I received my new Samsung processor (ARM) Chromebook on Thursday. Linked is my overall view and notes as I tried different sites/apps.
Many folks, me included, have forecasted a possible innovator’s dilemma with Intel in the consumer computer space. ARM processors are rising up to meet the basic web needs of the everyman consumer, and it’s foreseeable that Intel could be forced to retreat upmarket to servers at some point. The new Samsung Chromebook might be the first reasonable example of this actually starting to happen in a laptop form factor. While Intel is marketing the $1000 ultrabooks, Google and Samsung are trying to sneak into the market with a $249 toy laptop. It’s interesting to note however that a market disrupting product is usually a toy version that grows up and takes over.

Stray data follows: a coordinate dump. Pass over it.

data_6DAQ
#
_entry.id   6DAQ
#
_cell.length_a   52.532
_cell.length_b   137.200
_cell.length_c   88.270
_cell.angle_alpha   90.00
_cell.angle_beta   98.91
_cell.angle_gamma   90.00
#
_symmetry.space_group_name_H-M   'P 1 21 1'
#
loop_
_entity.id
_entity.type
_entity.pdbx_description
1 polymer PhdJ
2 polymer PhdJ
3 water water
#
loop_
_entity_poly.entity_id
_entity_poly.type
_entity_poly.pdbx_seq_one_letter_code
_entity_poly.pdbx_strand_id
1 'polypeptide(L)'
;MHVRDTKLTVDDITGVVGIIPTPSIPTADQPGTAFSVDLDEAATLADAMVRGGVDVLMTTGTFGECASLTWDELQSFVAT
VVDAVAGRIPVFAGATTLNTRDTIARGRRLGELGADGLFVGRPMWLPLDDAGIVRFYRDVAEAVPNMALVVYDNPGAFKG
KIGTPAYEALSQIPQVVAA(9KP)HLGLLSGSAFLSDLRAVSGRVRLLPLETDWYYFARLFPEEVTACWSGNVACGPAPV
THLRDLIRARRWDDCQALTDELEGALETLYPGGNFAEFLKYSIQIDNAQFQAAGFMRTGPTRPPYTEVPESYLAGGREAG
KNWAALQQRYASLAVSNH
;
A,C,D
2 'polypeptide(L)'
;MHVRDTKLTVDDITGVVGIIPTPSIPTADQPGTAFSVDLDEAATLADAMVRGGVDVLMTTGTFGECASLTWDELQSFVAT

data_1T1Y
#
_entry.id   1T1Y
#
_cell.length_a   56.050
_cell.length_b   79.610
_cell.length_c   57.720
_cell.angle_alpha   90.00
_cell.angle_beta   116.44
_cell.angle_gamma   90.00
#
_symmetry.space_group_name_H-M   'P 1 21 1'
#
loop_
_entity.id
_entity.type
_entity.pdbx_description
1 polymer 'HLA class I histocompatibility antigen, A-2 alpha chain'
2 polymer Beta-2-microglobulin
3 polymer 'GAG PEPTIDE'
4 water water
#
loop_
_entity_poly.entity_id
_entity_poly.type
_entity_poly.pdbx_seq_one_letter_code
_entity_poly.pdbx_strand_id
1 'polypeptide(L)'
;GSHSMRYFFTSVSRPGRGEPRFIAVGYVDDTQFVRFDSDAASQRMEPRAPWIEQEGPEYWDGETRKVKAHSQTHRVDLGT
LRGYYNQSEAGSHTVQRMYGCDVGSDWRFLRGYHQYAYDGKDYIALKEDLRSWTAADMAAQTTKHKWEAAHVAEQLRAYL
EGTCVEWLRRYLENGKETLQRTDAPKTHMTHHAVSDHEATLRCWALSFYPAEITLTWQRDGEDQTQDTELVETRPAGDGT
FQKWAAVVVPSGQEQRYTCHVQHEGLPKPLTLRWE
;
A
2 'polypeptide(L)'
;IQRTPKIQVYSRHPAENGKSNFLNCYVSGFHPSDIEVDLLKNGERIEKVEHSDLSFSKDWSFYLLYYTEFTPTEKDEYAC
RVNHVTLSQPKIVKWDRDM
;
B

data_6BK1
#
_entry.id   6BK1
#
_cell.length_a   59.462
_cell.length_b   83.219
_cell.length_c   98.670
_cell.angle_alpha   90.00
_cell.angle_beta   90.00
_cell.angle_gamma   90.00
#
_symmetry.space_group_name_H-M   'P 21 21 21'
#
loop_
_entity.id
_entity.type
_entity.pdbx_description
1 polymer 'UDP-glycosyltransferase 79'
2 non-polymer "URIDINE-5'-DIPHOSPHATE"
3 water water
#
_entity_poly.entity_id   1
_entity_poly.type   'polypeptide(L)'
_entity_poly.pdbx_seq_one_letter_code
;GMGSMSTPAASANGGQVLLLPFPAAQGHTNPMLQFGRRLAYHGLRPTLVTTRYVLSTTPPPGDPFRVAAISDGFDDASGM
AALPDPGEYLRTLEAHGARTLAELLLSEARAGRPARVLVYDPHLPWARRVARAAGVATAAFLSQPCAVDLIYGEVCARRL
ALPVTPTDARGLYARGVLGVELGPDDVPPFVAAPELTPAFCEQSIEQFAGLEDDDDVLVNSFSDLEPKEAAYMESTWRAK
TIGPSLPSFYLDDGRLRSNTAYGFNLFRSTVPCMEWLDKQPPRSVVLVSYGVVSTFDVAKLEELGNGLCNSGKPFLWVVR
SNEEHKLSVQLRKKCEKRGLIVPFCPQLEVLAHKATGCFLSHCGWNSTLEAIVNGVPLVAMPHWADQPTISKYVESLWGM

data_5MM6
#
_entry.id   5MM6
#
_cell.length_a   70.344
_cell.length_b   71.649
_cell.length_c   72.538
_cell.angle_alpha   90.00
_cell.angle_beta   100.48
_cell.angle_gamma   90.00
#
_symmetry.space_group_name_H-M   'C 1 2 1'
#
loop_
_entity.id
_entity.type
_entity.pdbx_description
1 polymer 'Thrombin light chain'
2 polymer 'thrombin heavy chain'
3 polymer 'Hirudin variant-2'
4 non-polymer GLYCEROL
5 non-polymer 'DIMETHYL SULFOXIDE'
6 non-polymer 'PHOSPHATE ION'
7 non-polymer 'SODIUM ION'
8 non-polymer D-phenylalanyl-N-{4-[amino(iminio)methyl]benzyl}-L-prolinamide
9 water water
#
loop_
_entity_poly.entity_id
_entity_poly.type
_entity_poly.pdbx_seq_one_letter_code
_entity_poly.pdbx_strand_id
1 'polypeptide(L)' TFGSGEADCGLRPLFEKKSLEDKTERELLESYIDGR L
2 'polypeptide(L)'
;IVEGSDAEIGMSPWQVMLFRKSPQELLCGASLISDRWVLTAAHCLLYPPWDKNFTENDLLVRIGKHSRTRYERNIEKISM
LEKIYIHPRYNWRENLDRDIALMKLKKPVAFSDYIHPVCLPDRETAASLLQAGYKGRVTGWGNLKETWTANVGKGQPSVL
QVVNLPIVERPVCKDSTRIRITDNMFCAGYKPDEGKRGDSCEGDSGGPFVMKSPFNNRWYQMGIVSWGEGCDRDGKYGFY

Professional users, developers, creatives and so on are probably too tied into the local app model today to adopt Chrome OS. As more folks move to a primary web-based app model though, the simplicity and cost of Chrome OS may attract more and more users. New technology products first attract innovators and then early adopters, and it’s interesting to think about what it would take to get Chrome OS from the experimenters (today) to the mainstream. Google’s brand name, its Gmail and Chrome products and their marketplace recognition create the possibility of an ARM/Linux/BrowserOS disruption. It just might still happen.